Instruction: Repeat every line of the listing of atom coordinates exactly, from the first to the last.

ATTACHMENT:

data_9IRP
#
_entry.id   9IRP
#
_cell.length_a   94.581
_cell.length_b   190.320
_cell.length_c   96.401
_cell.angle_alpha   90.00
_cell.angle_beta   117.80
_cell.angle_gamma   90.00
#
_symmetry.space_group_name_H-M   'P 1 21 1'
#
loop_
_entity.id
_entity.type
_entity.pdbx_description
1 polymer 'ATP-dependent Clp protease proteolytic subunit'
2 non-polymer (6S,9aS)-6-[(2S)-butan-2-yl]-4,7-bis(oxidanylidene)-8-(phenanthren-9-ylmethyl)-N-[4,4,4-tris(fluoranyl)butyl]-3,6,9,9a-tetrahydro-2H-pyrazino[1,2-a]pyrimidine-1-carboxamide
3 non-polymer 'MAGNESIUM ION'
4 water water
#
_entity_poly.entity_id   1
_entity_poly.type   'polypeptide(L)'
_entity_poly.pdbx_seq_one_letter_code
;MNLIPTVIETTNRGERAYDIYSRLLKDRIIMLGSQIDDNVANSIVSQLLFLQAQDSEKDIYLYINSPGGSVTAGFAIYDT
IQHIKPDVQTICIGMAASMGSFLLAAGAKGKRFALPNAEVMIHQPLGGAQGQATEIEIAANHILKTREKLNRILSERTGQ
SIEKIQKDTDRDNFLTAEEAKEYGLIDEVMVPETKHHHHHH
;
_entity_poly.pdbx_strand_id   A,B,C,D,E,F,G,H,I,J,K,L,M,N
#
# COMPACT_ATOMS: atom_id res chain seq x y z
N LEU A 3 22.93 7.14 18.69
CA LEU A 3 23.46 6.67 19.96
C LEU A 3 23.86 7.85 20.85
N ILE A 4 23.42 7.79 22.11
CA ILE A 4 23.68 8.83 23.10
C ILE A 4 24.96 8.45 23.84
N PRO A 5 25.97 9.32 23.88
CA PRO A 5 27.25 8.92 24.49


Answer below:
data_9IRP
#
_entry.id   9IRP
#
_cell.length_a   94.581
_cell.length_b   190.320
_cell.length_c   96.401
_cell.angle_alpha   90.00
_cell.angle_beta   117.80
_cell.angle_gamma   90.00
#
_symmetry.space_group_name_H-M   'P 1 21 1'
#
loop_
_entity.id
_entity.type
_entity.pdbx_description
1 polymer 'ATP-dependent Clp protease proteolytic subunit'
2 non-polymer (6S,9aS)-6-[(2S)-butan-2-yl]-4,7-bis(oxidanylidene)-8-(phenanthren-9-ylmethyl)-N-[4,4,4-tris(fluoranyl)butyl]-3,6,9,9a-tetrahydro-2H-pyrazino[1,2-a]pyrimidine-1-carboxamide
3 non-polymer 'MAGNESIUM ION'
4 water water
#
_entity_poly.entity_id   1
_entity_poly.type   'polypeptide(L)'
_entity_poly.pdbx_seq_one_letter_code
;MNLIPTVIETTNRGERAYDIYSRLLKDRIIMLGSQIDDNVANSIVSQLLFLQAQDSEKDIYLYINSPGGSVTAGFAIYDT
IQHIKPDVQTICIGMAASMGSFLLAAGAKGKRFALPNAEVMIHQPLGGAQGQATEIEIAANHILKTREKLNRILSERTGQ
SIEKIQKDTDRDNFLTAEEAKEYGLIDEVMVPETKHHHHHH
;
_entity_poly.pdbx_strand_id   A,B,C,D,E,F,G,H,I,J,K,L,M,N
#
# COMPACT_ATOMS: atom_id res chain seq x y z
N LEU A 3 22.93 7.14 18.69
CA LEU A 3 23.46 6.67 19.96
C LEU A 3 23.86 7.85 20.85
N ILE A 4 23.42 7.79 22.11
CA ILE A 4 23.68 8.83 23.10
C ILE A 4 24.96 8.45 23.84
N PRO A 5 25.97 9.32 23.88
CA PRO A 5 27.25 8.92 24.49